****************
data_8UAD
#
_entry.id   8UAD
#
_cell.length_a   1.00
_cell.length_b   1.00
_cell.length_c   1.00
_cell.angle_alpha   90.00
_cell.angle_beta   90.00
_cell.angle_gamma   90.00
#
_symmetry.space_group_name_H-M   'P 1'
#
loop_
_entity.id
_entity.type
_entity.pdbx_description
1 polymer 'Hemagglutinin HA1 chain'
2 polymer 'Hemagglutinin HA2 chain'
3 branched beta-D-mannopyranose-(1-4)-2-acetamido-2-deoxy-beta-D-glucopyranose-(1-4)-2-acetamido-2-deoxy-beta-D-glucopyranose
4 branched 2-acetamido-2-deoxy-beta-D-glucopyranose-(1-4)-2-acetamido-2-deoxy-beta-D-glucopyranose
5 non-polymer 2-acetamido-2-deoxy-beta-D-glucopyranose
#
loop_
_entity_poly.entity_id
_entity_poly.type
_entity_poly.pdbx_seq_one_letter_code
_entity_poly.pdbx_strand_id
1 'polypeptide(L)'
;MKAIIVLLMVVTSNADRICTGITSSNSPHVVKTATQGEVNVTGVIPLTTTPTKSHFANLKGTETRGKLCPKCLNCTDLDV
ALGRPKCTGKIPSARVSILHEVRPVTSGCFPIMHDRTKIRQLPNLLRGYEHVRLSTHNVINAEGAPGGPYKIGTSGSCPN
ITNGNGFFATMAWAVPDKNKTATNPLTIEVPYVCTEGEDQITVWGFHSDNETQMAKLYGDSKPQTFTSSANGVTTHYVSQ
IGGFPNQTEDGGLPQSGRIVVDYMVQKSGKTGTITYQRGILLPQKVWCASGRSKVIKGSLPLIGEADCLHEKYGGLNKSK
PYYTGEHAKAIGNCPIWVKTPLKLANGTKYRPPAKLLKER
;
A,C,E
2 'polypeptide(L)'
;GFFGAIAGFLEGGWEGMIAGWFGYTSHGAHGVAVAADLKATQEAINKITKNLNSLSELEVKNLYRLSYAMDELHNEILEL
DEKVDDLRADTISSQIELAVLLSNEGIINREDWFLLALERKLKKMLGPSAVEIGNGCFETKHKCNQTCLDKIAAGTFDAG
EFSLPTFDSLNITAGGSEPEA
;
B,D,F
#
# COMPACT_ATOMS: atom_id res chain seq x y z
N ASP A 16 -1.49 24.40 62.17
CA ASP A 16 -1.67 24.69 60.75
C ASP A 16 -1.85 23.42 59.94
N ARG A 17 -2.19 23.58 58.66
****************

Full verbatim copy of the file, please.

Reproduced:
data_8UAD
#
_entry.id   8UAD
#
_cell.length_a   1.00
_cell.length_b   1.00
_cell.length_c   1.00
_cell.angle_alpha   90.00
_cell.angle_beta   90.00
_cell.angle_gamma   90.00
#
_symmetry.space_group_name_H-M   'P 1'
#
loop_
_entity.id
_entity.type
_entity.pdbx_description
1 polymer 'Hemagglutinin HA1 chain'
2 polymer 'Hemagglutinin HA2 chain'
3 branched beta-D-mannopyranose-(1-4)-2-acetamido-2-deoxy-beta-D-glucopyranose-(1-4)-2-acetamido-2-deoxy-beta-D-glucopyranose
4 branched 2-acetamido-2-deoxy-beta-D-glucopyranose-(1-4)-2-acetamido-2-deoxy-beta-D-glucopyranose
5 non-polymer 2-acetamido-2-deoxy-beta-D-glucopyranose
#
loop_
_entity_poly.entity_id
_entity_poly.type
_entity_poly.pdbx_seq_one_letter_code
_entity_poly.pdbx_strand_id
1 'polypeptide(L)'
;MKAIIVLLMVVTSNADRICTGITSSNSPHVVKTATQGEVNVTGVIPLTTTPTKSHFANLKGTETRGKLCPKCLNCTDLDV
ALGRPKCTGKIPSARVSILHEVRPVTSGCFPIMHDRTKIRQLPNLLRGYEHVRLSTHNVINAEGAPGGPYKIGTSGSCPN
ITNGNGFFATMAWAVPDKNKTATNPLTIEVPYVCTEGEDQITVWGFHSDNETQMAKLYGDSKPQTFTSSANGVTTHYVSQ
IGGFPNQTEDGGLPQSGRIVVDYMVQKSGKTGTITYQRGILLPQKVWCASGRSKVIKGSLPLIGEADCLHEKYGGLNKSK
PYYTGEHAKAIGNCPIWVKTPLKLANGTKYRPPAKLLKER
;
A,C,E
2 'polypeptide(L)'
;GFFGAIAGFLEGGWEGMIAGWFGYTSHGAHGVAVAADLKATQEAINKITKNLNSLSELEVKNLYRLSYAMDELHNEILEL
DEKVDDLRADTISSQIELAVLLSNEGIINREDWFLLALERKLKKMLGPSAVEIGNGCFETKHKCNQTCLDKIAAGTFDAG
EFSLPTFDSLNITAGGSEPEA
;
B,D,F
#
# COMPACT_ATOMS: atom_id res chain seq x y z
N ASP A 16 -1.49 24.40 62.17
CA ASP A 16 -1.67 24.69 60.75
C ASP A 16 -1.85 23.42 59.94
N ARG A 17 -2.19 23.58 58.66